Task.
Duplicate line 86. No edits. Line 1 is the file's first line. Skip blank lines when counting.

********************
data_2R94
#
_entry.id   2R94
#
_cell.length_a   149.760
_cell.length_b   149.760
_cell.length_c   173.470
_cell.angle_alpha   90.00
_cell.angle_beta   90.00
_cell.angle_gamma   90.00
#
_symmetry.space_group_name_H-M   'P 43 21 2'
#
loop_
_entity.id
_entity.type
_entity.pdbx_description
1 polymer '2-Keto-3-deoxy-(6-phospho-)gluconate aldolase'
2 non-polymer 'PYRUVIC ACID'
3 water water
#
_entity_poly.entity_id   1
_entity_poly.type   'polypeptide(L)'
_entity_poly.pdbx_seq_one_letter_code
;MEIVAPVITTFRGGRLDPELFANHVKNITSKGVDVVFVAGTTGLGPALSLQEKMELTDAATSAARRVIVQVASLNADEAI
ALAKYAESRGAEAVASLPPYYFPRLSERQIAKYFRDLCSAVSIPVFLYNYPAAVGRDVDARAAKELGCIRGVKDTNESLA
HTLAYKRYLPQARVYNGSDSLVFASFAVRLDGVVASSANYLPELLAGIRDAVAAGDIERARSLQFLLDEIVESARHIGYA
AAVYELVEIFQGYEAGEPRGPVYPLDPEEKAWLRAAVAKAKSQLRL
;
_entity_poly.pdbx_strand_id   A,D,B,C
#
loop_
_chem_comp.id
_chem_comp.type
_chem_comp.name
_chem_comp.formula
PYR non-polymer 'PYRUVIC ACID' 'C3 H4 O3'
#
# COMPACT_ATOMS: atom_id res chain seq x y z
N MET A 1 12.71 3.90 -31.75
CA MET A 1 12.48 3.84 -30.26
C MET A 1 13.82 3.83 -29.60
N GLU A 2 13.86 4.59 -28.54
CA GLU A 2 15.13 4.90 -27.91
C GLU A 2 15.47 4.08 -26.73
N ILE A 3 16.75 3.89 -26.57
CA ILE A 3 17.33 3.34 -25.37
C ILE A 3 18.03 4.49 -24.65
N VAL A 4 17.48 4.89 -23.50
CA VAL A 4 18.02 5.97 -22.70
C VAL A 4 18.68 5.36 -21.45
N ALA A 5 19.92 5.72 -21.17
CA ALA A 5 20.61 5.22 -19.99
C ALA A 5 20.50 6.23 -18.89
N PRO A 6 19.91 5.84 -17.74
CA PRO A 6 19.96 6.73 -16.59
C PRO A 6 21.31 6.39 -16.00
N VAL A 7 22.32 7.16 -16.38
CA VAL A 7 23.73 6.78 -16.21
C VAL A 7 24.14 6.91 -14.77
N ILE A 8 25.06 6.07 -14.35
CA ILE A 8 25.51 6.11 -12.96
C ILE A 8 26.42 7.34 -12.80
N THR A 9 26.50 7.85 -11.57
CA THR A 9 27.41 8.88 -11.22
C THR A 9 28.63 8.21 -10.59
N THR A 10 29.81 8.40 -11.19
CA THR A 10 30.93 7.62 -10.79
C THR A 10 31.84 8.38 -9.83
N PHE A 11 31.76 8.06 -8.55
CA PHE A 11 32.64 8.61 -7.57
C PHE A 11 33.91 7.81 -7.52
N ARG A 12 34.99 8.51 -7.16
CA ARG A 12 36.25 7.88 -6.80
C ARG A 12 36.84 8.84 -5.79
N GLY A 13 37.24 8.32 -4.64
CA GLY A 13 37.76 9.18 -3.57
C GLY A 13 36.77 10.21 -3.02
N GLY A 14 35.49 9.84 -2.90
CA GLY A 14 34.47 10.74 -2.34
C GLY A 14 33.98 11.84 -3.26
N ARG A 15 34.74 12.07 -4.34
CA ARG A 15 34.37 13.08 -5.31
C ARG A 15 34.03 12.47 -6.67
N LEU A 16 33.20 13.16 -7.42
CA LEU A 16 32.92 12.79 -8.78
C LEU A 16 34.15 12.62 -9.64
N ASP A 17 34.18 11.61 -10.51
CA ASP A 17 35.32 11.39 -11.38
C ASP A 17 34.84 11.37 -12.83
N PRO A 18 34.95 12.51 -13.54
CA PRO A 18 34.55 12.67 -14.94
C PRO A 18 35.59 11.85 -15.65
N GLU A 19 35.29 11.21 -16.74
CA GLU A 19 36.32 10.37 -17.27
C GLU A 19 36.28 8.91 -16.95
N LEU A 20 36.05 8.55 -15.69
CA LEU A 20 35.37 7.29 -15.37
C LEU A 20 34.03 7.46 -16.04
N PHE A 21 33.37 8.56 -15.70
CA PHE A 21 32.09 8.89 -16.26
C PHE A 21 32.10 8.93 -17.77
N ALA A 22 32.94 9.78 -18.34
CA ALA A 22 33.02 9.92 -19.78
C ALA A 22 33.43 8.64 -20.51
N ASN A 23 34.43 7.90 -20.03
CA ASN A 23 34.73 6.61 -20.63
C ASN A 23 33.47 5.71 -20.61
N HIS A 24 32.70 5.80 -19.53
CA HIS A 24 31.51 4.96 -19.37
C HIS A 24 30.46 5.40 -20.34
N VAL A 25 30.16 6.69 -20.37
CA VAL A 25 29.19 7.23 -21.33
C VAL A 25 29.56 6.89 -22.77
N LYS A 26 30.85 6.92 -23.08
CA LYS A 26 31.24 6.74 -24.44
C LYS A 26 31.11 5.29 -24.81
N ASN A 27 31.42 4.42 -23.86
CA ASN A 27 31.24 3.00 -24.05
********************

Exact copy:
CA LEU A 16 32.92 12.79 -8.78